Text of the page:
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People say monads are an extension of applicative functors, but I don't see that. Let's take an example of applicative functor: (<*>) :: f(a->b) -> f a -> f b

[(+3)] <*> [2,3,4]

Now, I also expect I can do the same thing as monad, it means I can apply 2 parameters: a context contains a function, and another context to get a context. But for monad, I can't. All I need is to write an ugly function like this:

[2,3,4] >>= (\x->[x+3])

Yes, of course, you can say that [(+3)] is equivalent to [\x->(x+3)]. But at least, this function is in context.

Finally, I don't see the equivalence or extension here. Monad is a different style and useful in another story.

Sorry for my ignorance.

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Well, pure = return and mf <*> ma = mf >>= \f -> liftM f ma. – Vitus Nov 23 '12 at 17:55
The applicative combinators can be defined in terms of the monad combinators. But operations like this [2,3,4] >>= \ x -> replicate x x really need the extra power of >>=, because each value is used to choose the structure of the resulting list, not just the values inside it. The monad operations are strictly more powerful, but correspondingly, they're not as commonly available. – pigworker Nov 23 '12 at 18:00
up vote 12 down vote accepted

If T is an instance of Monad, then you can make it an instance of Applicative like this:

instance Functor T where
    fmap = liftM

instance Applicative T where
    pure = return
    (<*>) = ap

liftM is defined as

liftM   :: (Monad m) => (a1 -> r) -> m a1 -> m r
liftM f m1              = do { x1 <- m1; return (f x1) }

ap is defined as

ap                :: (Monad m) => m (a -> b) -> m a -> m b
ap                =  liftM2 id

liftM2  :: (Monad m) => (a1 -> a2 -> r) -> m a1 -> m a2 -> m r
liftM2 f m1 m2          = do { x1 <- m1; x2 <- m2; return (f x1 x2) }

So, "monads are an extension of applicative functors" in the sense that any monad can be made into an applicative functor. Indeed, it is widely (not universally) considered a bug in the standard library that class Monad does not derive from class Applicative.

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import Control.Applicative

I think it clarifies the relationship to define <*> again, but using a Monad:

(>*>) :: Monad m => m (a -> b) -> m a -> m b
mf >*> ma = do
   f <- mf
   a <- ma
   return (f a)

Giving the same results as <*>:

*Main> [(+3)] >*> [2,3,4]
*Main> [(+3)] <*> [2,3,4]

or even

*Main> [(+3),(*10)] <*> [2,3,4]
*Main> [(+3),(*10)] >*> [2,3,4]

Now the presence of the variables f and a and the last line in the definition of >*> is the key difference between Monad and Applicative. In Applicative, you can only return something at the end, whereas in a Monad, you can do whatever you like with f and a.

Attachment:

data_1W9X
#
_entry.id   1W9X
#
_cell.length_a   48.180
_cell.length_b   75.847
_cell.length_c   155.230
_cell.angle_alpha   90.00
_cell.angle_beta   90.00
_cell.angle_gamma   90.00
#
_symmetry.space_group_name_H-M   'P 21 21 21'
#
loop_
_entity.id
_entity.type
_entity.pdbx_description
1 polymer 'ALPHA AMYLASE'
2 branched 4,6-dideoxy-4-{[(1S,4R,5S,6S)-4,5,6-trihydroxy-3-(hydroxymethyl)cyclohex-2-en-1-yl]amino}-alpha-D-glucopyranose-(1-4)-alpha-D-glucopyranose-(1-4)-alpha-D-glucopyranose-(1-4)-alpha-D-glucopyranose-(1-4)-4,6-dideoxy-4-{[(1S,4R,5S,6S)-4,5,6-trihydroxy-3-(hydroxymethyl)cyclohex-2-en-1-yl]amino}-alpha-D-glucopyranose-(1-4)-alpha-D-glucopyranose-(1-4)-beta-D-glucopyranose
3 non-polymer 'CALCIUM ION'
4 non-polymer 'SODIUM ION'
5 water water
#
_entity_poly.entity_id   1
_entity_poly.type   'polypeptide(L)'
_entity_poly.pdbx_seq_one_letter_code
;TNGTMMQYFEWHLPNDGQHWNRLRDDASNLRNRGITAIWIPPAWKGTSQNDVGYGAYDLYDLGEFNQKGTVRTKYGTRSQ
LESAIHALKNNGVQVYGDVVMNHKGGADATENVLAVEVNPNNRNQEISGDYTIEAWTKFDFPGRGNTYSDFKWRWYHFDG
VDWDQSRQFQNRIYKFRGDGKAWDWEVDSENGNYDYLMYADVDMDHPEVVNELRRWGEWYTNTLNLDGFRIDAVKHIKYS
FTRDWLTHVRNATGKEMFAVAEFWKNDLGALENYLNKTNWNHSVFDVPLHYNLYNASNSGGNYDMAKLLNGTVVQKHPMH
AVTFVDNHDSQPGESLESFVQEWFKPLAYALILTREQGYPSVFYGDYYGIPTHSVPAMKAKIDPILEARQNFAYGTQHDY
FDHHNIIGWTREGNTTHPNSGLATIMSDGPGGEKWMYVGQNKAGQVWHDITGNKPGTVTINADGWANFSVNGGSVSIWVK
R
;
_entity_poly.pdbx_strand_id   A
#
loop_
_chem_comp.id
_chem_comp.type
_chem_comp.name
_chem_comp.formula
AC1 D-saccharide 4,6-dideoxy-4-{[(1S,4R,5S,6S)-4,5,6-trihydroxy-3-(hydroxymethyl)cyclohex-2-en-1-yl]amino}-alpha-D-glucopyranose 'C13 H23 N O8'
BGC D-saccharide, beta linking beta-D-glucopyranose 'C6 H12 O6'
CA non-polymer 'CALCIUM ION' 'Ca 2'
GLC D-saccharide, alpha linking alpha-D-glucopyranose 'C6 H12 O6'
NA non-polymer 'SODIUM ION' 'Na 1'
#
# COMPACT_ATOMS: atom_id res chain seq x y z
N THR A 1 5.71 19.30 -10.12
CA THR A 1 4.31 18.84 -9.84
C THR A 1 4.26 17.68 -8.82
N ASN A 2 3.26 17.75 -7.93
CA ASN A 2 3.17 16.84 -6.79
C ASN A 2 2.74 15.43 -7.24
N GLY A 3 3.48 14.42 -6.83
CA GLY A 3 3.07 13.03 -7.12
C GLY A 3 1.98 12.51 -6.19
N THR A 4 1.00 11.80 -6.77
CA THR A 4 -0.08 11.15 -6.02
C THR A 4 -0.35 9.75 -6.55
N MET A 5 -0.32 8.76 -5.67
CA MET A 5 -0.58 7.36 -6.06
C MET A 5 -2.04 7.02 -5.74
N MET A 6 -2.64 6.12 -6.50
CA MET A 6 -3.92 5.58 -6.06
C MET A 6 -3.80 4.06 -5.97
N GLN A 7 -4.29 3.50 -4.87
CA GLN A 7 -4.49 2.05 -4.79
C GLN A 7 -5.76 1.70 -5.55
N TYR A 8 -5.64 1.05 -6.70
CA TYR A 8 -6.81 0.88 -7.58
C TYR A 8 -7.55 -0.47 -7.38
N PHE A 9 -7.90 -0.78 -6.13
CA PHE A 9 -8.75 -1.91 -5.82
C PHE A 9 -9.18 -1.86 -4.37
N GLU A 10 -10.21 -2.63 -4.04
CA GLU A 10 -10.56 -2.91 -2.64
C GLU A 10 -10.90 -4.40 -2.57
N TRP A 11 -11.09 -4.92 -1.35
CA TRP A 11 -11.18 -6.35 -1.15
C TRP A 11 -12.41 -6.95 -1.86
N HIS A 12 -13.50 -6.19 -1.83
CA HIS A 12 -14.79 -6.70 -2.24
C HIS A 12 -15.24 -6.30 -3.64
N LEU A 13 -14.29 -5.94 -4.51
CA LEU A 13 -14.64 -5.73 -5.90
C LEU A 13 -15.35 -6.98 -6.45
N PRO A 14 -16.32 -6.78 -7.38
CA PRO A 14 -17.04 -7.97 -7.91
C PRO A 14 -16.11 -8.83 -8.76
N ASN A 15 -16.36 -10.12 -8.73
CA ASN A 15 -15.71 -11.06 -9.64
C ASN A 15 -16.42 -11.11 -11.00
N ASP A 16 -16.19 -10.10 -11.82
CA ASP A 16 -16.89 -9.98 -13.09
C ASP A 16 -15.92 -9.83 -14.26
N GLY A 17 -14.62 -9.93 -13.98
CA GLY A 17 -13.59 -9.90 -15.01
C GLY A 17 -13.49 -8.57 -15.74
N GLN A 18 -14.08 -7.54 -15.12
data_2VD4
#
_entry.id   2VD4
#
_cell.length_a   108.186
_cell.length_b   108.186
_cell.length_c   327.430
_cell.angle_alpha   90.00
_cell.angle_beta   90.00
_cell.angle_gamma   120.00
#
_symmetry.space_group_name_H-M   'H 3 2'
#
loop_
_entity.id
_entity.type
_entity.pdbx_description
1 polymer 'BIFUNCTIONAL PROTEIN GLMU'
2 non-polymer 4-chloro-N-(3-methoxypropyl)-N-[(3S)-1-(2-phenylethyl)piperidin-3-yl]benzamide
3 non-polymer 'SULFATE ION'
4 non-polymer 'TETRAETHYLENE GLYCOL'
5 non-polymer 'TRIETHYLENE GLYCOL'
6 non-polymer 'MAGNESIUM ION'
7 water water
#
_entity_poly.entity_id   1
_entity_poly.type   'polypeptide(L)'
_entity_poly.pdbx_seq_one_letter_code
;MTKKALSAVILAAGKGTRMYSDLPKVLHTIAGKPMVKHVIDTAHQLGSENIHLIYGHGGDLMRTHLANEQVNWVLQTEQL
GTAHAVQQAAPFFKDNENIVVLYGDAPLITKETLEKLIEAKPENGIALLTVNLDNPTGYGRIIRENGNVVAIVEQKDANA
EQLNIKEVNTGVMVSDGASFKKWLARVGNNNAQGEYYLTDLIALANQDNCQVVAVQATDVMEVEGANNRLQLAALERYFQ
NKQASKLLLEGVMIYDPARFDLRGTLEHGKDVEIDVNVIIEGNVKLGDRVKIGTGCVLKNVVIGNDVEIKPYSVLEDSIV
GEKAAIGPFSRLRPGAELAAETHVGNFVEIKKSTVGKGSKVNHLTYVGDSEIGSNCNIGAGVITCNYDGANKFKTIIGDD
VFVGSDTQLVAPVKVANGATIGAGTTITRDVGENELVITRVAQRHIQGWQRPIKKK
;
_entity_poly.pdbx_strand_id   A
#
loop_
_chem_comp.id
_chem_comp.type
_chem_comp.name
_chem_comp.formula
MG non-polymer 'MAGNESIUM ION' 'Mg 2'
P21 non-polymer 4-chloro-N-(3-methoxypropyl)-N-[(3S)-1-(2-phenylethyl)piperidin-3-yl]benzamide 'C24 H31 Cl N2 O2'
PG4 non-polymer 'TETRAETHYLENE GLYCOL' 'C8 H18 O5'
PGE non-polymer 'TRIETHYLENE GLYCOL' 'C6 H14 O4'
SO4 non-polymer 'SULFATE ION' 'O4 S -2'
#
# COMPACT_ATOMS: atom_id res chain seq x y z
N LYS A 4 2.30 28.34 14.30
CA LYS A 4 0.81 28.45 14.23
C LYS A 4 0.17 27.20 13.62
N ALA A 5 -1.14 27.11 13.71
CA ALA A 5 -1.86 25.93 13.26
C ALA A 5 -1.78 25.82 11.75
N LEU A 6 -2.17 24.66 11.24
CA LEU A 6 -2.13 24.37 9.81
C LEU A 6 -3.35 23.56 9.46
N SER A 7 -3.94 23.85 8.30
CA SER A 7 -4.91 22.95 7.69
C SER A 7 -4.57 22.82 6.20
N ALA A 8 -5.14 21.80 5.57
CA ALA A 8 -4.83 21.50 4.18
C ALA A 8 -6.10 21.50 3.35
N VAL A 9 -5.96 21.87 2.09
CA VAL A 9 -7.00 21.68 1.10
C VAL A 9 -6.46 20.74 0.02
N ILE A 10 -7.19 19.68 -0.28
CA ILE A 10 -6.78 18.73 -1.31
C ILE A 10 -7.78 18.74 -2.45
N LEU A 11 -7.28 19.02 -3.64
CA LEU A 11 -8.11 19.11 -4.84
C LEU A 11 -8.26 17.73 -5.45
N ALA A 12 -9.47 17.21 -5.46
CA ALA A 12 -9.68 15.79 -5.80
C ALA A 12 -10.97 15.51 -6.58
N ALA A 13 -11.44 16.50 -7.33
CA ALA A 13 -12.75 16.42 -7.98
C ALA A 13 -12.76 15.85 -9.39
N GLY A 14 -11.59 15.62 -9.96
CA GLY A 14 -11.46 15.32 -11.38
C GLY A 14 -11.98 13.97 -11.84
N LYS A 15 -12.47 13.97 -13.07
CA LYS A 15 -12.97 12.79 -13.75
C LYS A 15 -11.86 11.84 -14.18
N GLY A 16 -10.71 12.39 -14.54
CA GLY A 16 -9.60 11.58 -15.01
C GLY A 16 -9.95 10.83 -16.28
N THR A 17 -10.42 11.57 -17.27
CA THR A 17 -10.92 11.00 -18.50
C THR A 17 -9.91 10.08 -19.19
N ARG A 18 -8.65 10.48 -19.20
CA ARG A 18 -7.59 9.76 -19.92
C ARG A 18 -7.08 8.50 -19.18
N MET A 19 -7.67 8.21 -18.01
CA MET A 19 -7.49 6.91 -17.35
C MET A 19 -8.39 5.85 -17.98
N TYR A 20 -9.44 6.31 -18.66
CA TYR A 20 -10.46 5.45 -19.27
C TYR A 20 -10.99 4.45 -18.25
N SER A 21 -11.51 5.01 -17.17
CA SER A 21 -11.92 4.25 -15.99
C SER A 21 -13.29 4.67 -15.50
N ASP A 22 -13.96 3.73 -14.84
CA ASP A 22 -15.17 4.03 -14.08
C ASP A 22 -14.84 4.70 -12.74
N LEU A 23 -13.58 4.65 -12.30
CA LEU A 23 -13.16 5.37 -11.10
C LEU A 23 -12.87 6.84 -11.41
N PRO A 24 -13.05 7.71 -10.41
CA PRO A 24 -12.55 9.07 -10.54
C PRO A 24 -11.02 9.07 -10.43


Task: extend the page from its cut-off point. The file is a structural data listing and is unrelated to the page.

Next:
In Applicative, you could do

getNonEmptyStringA :: IO String
getNonEmptyStringA = (:) <$> getChar <*> getLine

Which we could translate into Monad functions as

getNonEmptyStringM' = (:) `fmap` getChar >*> getLine

or more typically,

getNonEmptyStringM :: IO String
getNonEmptyStringM = do
    c <- getChar
    xs <- getLine
    return (c:xs)


In Monad you could do

checkFirst :: IO (Maybe String)
checkFirst = do
    c <- getChar
    if c == 'n' then return Nothing
                else fmap Just getLine

For example,

Main> checkFirst >>= print
Just "werty"

Main> checkFirst >>= print

Notice that checkFirst changed what happened after I typed the n - it returned Nothing straight away without giving me a chance to type something for getLine or to press enter, whereas if I start with q it carries on to run getLine. This ability to change what gets done on the strength of the values is the key difference between Monad and Applicative, but you can see with the >*> operator that Monad does everything Applicative does. (They both have return, which Applicative calls pure, and they both have (<$>) or fmap because they're both Functors.)

The closest you can get to writing checkFirst in Applicative is

don'tCheckFirst :: IO (Maybe String)
don'tCheckFirst = check <$> getChar <*> getLine  where
   check c xs = if c == 'n' then Nothing
                else Just (c:xs)

Which works like this:

Main> don'tCheckFirst >>= print
nI can keep typing because it has to do the getLine anyway

Main> don'tCheckFirst >>= print
Just "qwerty"

(Note: you can't tell the difference between checkFirst and don'tCheckFirst in ghci in windows, because of a Windows ghc bug in getChar.)


Monad is like Applicative but with the ability to completely change what you're doing based on what values there are.

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A monad in Haskell is an Applicative plus join, i.e. a function to "flatten" the monad, join :: m (m a) -> m a.

The "Applicative application" <*> has type f (a -> b) -> f a -> f b; if you now choose the type b to be in the same Functor, i.e. b :: f c, the type signature specializes to <*> :: f (a -> f c) -> f a -> f (f c). When you don't have a monadic structure, you're done here; however, using the monadic join function, you can flatten the result, getting something in the same monad as before (instead of a double stacked monad).

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